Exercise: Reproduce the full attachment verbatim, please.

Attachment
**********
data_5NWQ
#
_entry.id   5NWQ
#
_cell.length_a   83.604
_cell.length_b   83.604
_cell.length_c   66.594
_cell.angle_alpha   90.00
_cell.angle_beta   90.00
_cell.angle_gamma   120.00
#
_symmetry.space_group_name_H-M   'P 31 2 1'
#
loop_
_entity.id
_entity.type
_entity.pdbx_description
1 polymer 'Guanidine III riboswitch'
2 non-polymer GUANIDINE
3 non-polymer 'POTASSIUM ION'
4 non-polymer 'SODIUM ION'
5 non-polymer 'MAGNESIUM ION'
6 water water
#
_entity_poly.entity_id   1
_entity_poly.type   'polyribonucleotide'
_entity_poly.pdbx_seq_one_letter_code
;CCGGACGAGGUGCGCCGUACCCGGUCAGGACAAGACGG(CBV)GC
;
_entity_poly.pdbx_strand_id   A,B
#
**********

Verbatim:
data_5NWQ
#
_entry.id   5NWQ
#
_cell.length_a   83.604
_cell.length_b   83.604
_cell.length_c   66.594
_cell.angle_alpha   90.00
_cell.angle_beta   90.00
_cell.angle_gamma   120.00
#
_symmetry.space_group_name_H-M   'P 31 2 1'
#
loop_
_entity.id
_entity.type
_entity.pdbx_description
1 polymer 'Guanidine III riboswitch'
2 non-polymer GUANIDINE
3 non-polymer 'POTASSIUM ION'
4 non-polymer 'SODIUM ION'
5 non-polymer 'MAGNESIUM ION'
6 water water
#
_entity_poly.entity_id   1
_entity_poly.type   'polyribonucleotide'
_entity_poly.pdbx_seq_one_letter_code
;CCGGACGAGGUGCGCCGUACCCGGUCAGGACAAGACGG(CBV)GC
;
_entity_poly.pdbx_strand_id   A,B
#